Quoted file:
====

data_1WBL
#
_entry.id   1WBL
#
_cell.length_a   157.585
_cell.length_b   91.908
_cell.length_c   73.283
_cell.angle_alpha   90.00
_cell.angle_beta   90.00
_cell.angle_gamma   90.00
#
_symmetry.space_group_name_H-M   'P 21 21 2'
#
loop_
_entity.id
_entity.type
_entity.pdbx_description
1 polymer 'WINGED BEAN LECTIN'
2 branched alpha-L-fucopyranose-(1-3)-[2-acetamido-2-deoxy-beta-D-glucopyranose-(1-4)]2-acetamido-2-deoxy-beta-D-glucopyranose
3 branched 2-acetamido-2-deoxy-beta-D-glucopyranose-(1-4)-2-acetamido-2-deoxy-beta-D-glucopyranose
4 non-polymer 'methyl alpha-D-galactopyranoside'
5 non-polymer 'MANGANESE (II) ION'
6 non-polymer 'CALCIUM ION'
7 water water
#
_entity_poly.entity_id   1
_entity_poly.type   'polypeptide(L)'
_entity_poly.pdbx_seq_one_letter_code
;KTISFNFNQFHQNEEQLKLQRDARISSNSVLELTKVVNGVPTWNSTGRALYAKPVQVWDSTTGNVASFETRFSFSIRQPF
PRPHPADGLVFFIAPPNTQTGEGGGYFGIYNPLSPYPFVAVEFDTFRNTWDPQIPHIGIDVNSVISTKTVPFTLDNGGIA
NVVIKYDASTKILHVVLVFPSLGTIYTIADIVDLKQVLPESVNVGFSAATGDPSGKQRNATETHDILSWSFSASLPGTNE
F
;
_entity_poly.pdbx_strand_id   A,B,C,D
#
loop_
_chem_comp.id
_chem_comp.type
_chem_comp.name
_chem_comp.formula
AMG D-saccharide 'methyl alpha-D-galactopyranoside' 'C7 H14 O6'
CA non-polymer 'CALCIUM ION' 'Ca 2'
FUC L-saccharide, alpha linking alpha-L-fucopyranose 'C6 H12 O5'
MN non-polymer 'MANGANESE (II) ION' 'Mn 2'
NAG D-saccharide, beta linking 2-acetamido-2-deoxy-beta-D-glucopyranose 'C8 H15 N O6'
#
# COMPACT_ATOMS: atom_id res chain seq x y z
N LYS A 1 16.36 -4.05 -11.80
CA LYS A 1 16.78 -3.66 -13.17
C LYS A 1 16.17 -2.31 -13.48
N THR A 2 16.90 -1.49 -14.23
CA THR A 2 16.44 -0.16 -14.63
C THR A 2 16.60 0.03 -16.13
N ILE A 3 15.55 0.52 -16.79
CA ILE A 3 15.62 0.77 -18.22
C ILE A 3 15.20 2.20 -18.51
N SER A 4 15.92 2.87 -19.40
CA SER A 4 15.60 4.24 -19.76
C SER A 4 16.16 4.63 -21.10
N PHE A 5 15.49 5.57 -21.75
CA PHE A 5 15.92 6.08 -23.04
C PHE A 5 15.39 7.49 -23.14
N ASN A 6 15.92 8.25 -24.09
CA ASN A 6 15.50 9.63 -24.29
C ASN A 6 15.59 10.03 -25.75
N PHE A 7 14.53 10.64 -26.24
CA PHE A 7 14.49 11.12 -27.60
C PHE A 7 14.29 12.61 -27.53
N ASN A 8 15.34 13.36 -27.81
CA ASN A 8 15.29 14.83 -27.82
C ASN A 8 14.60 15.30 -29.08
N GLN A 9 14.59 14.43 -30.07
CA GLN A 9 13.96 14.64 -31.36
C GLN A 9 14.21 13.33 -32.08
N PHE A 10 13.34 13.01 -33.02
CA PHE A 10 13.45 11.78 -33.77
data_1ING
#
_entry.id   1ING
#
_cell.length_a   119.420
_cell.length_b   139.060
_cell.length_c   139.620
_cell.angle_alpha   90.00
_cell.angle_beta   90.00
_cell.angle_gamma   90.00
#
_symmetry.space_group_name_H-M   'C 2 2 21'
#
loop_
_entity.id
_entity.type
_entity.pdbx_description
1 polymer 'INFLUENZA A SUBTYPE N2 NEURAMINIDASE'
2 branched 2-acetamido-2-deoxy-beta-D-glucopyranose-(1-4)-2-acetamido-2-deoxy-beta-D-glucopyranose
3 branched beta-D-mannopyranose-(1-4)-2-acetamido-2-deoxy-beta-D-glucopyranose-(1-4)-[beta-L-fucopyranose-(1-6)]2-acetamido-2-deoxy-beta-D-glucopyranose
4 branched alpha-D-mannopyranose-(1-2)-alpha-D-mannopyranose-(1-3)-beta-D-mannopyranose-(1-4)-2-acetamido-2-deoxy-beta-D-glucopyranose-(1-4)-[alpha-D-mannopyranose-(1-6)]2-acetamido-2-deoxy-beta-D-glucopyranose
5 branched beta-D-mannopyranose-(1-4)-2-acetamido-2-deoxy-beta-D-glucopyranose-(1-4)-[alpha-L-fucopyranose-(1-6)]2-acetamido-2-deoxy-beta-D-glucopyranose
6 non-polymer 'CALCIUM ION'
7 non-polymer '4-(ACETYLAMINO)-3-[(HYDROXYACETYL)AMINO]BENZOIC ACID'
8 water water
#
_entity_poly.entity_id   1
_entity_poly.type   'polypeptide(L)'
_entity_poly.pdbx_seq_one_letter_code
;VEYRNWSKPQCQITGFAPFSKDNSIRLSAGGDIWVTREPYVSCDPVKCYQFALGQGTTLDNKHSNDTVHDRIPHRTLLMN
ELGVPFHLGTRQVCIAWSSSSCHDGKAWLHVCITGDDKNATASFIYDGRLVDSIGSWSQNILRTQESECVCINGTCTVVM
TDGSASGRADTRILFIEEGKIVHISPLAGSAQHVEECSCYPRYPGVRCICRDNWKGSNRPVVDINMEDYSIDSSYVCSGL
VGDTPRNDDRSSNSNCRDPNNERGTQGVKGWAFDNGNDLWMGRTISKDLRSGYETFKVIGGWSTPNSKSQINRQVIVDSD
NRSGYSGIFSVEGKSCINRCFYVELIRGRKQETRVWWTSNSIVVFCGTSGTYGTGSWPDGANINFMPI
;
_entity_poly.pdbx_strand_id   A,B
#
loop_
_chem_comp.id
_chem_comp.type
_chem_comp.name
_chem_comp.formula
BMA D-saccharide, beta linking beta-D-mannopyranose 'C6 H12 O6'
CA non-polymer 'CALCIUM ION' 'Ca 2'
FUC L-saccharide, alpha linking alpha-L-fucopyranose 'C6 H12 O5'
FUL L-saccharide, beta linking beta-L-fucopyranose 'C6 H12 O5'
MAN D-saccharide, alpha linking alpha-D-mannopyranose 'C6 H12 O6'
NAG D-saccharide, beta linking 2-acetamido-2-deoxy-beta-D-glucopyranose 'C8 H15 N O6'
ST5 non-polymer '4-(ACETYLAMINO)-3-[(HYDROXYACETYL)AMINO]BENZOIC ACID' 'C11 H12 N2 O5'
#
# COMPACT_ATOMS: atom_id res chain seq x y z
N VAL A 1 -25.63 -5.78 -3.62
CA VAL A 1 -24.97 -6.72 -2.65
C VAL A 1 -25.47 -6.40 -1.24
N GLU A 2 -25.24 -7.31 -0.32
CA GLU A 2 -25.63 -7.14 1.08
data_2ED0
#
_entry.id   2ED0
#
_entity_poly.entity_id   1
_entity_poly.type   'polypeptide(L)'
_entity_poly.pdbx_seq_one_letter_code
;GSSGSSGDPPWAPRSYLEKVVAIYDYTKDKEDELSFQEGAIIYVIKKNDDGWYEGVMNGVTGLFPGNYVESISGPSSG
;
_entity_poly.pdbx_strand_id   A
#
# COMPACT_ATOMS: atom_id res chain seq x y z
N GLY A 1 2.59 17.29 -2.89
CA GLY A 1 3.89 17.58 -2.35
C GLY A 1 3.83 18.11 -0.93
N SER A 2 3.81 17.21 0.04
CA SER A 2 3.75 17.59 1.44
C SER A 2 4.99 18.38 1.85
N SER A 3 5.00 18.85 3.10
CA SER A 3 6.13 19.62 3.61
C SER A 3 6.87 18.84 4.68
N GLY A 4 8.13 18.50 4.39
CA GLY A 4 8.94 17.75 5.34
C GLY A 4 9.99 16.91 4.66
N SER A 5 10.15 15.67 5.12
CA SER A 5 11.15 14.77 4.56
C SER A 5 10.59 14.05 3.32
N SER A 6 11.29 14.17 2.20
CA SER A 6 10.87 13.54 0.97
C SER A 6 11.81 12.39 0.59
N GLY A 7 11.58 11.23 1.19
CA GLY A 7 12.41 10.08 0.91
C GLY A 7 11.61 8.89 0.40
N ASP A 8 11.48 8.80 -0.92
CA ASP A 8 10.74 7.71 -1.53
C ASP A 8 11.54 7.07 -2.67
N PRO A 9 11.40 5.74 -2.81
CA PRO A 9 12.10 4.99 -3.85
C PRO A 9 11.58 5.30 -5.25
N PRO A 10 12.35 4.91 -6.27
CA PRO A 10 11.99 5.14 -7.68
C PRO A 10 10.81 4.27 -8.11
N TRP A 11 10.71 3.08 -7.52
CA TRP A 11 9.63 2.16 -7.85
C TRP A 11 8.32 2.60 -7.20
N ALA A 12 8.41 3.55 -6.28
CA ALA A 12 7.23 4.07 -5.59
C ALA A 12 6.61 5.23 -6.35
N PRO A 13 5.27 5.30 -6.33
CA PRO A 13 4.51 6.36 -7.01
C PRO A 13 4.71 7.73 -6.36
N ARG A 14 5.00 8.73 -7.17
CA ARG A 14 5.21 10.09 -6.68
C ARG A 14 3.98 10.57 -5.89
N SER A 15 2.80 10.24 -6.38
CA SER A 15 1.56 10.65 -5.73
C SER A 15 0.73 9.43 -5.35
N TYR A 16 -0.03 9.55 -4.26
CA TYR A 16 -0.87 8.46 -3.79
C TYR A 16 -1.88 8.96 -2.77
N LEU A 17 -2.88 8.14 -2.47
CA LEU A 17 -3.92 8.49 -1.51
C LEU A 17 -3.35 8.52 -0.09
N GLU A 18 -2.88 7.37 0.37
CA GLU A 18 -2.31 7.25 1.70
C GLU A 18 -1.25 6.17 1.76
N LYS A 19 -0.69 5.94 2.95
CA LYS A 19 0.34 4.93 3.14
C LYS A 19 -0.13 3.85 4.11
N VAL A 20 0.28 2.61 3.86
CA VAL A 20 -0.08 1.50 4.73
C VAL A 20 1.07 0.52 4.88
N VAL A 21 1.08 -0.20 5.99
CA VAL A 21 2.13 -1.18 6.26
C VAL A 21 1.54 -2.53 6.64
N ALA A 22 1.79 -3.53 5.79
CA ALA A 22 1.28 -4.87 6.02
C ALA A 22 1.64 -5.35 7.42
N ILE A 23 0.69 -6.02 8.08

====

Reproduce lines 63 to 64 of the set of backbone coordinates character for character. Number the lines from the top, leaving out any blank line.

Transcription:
N ASN A 6 15.92 8.25 -24.09
CA ASN A 6 15.50 9.63 -24.29